A new plant on the outskirts of Coventry will build up to 36,000 London taxi cabs a year, as the company announces plans to invest heavily in more environmentally-friendly vehicles.
The London Taxi Company (LTC) — owned by Chinese manufacturer Geely — currently has a Coventry plant that employs 240 staff and makes 2,000 taxis a year. When the new plant opens in a couple of years, it's expected to lead to 500 new jobs and increase production nineteen-fold. Of course, not all of the vehicles will end up on the streets of London; they'll find their way into other UK cities and even abroad (the hackney carriage, for example, is a familiar sight in Shanghai).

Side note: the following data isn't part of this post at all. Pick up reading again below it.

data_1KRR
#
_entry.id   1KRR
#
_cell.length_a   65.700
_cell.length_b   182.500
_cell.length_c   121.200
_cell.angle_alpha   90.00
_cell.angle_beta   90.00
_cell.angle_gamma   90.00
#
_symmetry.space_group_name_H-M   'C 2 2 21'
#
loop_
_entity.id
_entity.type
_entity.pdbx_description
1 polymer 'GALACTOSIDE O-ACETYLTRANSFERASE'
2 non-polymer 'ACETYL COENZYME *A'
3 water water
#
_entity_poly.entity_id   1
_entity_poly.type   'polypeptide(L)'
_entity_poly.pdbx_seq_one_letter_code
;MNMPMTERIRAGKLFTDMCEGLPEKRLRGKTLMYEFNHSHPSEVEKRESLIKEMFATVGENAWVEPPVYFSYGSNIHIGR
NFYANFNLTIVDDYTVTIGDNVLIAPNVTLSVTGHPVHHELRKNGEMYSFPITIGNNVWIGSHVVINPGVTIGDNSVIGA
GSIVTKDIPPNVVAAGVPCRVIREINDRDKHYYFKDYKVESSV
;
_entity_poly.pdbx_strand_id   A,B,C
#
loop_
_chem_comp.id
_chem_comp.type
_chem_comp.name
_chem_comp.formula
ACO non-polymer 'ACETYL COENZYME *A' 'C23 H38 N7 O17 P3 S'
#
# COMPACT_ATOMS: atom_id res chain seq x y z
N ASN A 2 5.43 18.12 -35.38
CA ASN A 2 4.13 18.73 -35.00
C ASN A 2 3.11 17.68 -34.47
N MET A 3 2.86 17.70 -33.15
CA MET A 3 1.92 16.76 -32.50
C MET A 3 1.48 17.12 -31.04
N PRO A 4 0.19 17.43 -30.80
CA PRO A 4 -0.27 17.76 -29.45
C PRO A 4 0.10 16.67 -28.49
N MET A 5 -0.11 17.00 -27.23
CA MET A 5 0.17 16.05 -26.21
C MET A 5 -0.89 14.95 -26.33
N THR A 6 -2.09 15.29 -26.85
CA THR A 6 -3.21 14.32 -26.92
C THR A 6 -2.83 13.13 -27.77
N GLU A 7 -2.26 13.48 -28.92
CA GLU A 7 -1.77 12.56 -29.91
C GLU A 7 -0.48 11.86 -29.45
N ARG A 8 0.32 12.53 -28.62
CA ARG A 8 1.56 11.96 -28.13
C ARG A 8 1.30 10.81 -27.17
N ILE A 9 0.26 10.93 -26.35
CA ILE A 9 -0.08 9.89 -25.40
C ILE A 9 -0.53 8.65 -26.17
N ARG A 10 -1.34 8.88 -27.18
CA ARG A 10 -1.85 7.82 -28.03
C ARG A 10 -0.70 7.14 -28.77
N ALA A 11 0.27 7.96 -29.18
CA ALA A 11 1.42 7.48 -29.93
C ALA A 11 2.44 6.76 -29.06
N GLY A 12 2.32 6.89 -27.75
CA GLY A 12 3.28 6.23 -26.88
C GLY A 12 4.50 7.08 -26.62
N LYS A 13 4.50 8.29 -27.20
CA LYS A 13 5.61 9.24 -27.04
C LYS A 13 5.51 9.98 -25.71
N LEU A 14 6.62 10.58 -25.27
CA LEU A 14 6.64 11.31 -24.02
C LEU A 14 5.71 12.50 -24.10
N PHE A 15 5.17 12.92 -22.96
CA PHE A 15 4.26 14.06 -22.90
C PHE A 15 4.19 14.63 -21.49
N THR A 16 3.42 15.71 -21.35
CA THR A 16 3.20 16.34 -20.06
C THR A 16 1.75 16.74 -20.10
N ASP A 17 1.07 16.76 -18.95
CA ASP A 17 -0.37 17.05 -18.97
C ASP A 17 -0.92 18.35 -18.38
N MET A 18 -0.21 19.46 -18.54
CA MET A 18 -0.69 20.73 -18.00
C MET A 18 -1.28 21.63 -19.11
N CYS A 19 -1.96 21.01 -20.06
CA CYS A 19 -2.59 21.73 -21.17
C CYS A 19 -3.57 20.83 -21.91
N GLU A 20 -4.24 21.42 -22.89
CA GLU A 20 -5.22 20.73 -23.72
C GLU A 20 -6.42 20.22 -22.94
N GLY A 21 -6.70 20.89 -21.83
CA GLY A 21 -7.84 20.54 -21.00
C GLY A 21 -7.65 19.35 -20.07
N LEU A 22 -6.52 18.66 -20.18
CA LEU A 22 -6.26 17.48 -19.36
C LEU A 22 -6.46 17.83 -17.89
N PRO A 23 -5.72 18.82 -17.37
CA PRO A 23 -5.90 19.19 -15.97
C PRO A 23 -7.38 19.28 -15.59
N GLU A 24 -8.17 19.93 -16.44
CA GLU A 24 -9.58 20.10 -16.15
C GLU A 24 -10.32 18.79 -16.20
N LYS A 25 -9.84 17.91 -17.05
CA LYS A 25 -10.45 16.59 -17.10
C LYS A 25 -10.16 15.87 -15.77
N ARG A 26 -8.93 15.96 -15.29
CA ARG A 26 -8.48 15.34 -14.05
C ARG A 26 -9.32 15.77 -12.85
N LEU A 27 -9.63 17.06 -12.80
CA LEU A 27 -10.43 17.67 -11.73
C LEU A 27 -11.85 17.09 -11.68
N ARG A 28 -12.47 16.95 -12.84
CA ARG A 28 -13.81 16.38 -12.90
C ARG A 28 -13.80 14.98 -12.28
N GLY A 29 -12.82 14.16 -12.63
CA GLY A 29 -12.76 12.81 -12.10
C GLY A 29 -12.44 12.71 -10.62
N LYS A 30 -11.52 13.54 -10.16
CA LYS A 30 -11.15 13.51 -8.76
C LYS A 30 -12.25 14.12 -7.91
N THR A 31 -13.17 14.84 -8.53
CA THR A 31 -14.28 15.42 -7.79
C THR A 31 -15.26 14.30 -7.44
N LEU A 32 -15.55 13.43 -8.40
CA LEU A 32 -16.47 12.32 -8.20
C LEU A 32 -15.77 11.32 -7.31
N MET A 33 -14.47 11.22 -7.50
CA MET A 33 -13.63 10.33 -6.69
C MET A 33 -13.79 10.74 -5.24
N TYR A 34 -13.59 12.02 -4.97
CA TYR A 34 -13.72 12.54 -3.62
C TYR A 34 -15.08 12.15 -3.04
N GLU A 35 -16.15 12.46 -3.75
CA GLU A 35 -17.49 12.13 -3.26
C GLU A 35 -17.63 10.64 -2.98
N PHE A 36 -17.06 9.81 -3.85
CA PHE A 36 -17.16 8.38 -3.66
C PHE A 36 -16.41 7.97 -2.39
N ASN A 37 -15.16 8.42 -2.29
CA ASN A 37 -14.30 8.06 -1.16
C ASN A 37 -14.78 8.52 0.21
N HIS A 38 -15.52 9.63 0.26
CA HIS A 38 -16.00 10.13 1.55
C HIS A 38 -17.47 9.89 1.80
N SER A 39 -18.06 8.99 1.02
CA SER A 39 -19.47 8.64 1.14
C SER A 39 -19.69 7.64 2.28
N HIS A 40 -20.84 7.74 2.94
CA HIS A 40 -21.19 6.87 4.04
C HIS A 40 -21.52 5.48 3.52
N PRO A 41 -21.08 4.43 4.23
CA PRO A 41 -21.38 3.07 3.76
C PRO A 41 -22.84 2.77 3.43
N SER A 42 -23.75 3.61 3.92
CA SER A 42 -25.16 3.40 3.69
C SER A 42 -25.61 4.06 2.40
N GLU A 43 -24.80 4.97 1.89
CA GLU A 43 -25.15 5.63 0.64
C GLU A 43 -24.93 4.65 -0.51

So, apart from a a fleet of shiny cars, what do these expansion plans mean for London? Well, hopefully less air pollution. According to the BBC Geely has pledged £80m for the research and production of its new TX5 model. Initially, this will mean a hybrid engine, but a fully electric version has been touted for 2018. The larger, more technologically-advanced factory should help Geely and LTC realise these targets.
London's first electric zero-emission taxi — the Metrocab went on trial earlier this year, and is already licensed to carry fare-paying passengers.